A monitoring method using distributed temperature sensing (DTS) with fiber optics has recently been used to assess downhole conditions in heavy oil environments, and its capabilities have enabled better reservoir management and improved production. With this method, an optical fiber to monitor temperature real time over the entire length of a well is installed. Custom visualization and analysis software then uses the DTS data to perform analysis of well conditions. The analyses facilitate improved heat management in heavy oil wells by detecting problem areas within the well through comparison of a large number of data sets.

The fiber-optic technology was initially deployed in a steamflood well in Bakersfield, California over ten years ago. Since that time, the technology has been applied in many different producing environments and has proven that monitoring of downhole conditions can provide valuable information for production assessment.

This paper will discuss the significant benefits gained from using this technology in heavy-oil monitoring scenarios. Whereas traditional methods are limited to measuring steadystate conditions or single-point dynamic conditions, DTS surveys can provide real-time temperature profiles over the entire length of the well. Then, by manipulating the wellbore temperature, the dynamic temperature information that is obtained as a result of the manipulation quickly identifies changes in wellbore conditions that can impact production scenarios.


The capability to instantly view the temperature distribution along the length of a well allows use of analytical methods not previously available with traditional survey methods for heavy-oil producing fields. In typical scenarios, this type of field generally employs some form of thermal-enhanced oilrecovery technique. In many cases, a field consists of producing, injection, and observation wells, and by properly balancing the operation of each type of well, recovery costs can be minimized as well as production maximized.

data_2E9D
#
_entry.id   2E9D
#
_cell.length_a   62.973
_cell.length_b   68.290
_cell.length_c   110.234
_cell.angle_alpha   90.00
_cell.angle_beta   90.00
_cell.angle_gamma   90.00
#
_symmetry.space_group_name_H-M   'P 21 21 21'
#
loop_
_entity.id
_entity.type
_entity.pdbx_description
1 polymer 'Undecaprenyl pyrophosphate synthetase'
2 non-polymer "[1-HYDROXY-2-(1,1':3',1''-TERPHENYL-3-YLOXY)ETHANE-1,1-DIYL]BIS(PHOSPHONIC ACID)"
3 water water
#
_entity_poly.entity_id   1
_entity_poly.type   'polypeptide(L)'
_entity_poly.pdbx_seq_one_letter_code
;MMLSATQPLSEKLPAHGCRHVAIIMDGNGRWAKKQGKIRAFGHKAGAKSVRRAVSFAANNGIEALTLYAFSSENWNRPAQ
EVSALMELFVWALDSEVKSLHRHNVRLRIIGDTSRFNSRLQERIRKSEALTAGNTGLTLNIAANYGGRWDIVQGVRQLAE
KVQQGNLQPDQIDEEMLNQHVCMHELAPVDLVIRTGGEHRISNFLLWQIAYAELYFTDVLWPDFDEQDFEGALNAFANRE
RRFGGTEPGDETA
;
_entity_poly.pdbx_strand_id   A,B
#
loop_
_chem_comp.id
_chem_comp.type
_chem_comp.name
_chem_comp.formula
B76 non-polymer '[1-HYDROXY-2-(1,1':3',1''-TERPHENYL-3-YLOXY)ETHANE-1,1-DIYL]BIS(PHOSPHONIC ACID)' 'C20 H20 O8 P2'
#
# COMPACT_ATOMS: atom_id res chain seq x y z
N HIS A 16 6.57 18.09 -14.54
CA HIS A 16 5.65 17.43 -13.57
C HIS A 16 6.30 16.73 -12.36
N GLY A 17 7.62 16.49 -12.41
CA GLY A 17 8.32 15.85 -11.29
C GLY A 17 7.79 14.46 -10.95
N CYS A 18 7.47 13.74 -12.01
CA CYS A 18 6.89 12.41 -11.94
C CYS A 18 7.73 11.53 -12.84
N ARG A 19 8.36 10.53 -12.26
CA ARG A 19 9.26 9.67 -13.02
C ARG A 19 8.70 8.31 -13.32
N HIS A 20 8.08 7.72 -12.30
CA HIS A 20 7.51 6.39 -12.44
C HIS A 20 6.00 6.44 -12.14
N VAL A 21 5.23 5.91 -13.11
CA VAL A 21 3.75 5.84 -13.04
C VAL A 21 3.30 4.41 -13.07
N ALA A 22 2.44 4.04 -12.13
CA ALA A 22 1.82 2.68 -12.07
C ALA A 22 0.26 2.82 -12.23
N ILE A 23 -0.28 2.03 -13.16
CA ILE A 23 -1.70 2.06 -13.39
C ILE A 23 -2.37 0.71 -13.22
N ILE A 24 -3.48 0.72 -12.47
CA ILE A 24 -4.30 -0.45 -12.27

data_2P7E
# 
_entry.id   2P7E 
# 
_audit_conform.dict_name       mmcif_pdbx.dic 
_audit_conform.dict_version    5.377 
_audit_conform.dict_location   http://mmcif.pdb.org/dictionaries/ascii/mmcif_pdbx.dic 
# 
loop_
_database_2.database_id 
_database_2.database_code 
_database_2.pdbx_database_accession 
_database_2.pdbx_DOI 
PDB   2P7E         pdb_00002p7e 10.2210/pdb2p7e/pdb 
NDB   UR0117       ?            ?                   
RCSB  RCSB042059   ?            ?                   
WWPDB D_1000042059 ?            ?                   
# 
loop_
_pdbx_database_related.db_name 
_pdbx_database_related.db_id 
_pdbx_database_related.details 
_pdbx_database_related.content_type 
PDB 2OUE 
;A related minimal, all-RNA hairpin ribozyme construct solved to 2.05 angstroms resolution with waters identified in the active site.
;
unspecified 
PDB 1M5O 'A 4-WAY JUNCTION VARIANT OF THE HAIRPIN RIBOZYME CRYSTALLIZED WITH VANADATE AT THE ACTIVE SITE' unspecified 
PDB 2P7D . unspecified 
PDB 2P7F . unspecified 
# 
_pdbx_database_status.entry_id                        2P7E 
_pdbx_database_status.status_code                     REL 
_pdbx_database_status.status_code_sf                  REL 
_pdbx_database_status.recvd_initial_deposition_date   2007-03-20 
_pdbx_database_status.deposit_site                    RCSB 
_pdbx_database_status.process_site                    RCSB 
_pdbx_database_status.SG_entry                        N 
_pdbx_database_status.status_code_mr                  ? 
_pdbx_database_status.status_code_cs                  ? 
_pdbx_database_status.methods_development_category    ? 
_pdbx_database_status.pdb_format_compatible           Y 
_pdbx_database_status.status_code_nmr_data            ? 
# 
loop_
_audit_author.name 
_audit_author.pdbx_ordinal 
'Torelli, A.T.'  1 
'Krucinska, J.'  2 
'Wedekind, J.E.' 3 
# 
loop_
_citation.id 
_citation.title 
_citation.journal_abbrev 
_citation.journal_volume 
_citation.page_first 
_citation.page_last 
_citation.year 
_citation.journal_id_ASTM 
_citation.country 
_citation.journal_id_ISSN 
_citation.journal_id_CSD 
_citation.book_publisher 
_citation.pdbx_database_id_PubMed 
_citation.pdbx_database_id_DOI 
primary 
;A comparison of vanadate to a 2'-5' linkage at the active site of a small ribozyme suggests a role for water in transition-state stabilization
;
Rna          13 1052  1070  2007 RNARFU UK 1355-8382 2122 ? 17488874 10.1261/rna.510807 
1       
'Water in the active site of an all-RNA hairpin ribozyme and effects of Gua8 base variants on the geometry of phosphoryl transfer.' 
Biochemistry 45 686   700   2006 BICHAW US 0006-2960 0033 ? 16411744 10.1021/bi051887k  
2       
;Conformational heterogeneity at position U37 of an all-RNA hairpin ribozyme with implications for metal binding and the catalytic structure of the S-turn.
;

Several factors of an injection system affect field economics. The steam-injection rate is one of the critical factors; therefore, properly setting the injection rate is an important step for efficient field operation. If the steam injection rate is set too low, overall lower production, loss of the steam chest, and possible loss of reserves can result. If the injection rate is set too high, excessive fuel costs, wasted heat in the casing, sanding problems in producers, premature equipment failures, and decreased reliability of well and surface systems can occur.1,2,3

Excessive injection rates can result in early steam breakthrough in the formations and even surface eruptions.4,5

Early detection and correction of abnormal or improper injection conditions in these wells can improve the economics of the field by enabling the optimization of injection rates.

A technology that would provide continuous systematic temperature analysis of the field would be the ultimate method to optimize injection and recovery operations. However, the cost of such surveillance would be prohibitive. Because of the elevated field temperatures, permanent gauges have proven to be unreliable. Traditionally, wireline logging has been used to provide a solution for temperature analysis difficulties.

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